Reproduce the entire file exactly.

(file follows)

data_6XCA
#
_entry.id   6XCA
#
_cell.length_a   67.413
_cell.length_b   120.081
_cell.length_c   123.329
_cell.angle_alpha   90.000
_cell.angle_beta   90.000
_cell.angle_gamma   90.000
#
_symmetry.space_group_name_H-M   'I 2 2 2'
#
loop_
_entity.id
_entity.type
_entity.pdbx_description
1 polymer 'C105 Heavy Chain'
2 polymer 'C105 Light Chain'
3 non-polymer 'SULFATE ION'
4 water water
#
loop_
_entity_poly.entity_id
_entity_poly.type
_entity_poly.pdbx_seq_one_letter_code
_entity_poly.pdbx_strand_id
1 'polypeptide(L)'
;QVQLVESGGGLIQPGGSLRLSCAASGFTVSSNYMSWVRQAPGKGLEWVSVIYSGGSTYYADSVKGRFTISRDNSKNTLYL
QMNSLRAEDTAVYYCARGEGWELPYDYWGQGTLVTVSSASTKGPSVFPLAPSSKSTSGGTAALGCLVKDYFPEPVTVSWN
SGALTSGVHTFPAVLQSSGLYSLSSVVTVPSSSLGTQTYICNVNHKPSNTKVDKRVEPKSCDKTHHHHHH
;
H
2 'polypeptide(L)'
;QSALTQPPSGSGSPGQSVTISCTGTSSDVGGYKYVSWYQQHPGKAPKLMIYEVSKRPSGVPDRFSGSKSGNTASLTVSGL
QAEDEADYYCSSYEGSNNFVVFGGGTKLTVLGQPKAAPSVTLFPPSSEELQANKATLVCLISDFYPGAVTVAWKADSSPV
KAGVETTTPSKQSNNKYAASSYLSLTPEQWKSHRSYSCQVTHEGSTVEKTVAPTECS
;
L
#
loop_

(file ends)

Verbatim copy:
data_6XCA
#
_entry.id   6XCA
#
_cell.length_a   67.413
_cell.length_b   120.081
_cell.length_c   123.329
_cell.angle_alpha   90.000
_cell.angle_beta   90.000
_cell.angle_gamma   90.000
#
_symmetry.space_group_name_H-M   'I 2 2 2'
#
loop_
_entity.id
_entity.type
_entity.pdbx_description
1 polymer 'C105 Heavy Chain'
2 polymer 'C105 Light Chain'
3 non-polymer 'SULFATE ION'
4 water water
#
loop_
_entity_poly.entity_id
_entity_poly.type
_entity_poly.pdbx_seq_one_letter_code
_entity_poly.pdbx_strand_id
1 'polypeptide(L)'
;QVQLVESGGGLIQPGGSLRLSCAASGFTVSSNYMSWVRQAPGKGLEWVSVIYSGGSTYYADSVKGRFTISRDNSKNTLYL
QMNSLRAEDTAVYYCARGEGWELPYDYWGQGTLVTVSSASTKGPSVFPLAPSSKSTSGGTAALGCLVKDYFPEPVTVSWN
SGALTSGVHTFPAVLQSSGLYSLSSVVTVPSSSLGTQTYICNVNHKPSNTKVDKRVEPKSCDKTHHHHHH
;
H
2 'polypeptide(L)'
;QSALTQPPSGSGSPGQSVTISCTGTSSDVGGYKYVSWYQQHPGKAPKLMIYEVSKRPSGVPDRFSGSKSGNTASLTVSGL
QAEDEADYYCSSYEGSNNFVVFGGGTKLTVLGQPKAAPSVTLFPPSSEELQANKATLVCLISDFYPGAVTVAWKADSSPV
KAGVETTTPSKQSNNKYAASSYLSLTPEQWKSHRSYSCQVTHEGSTVEKTVAPTECS
;
L
#
loop_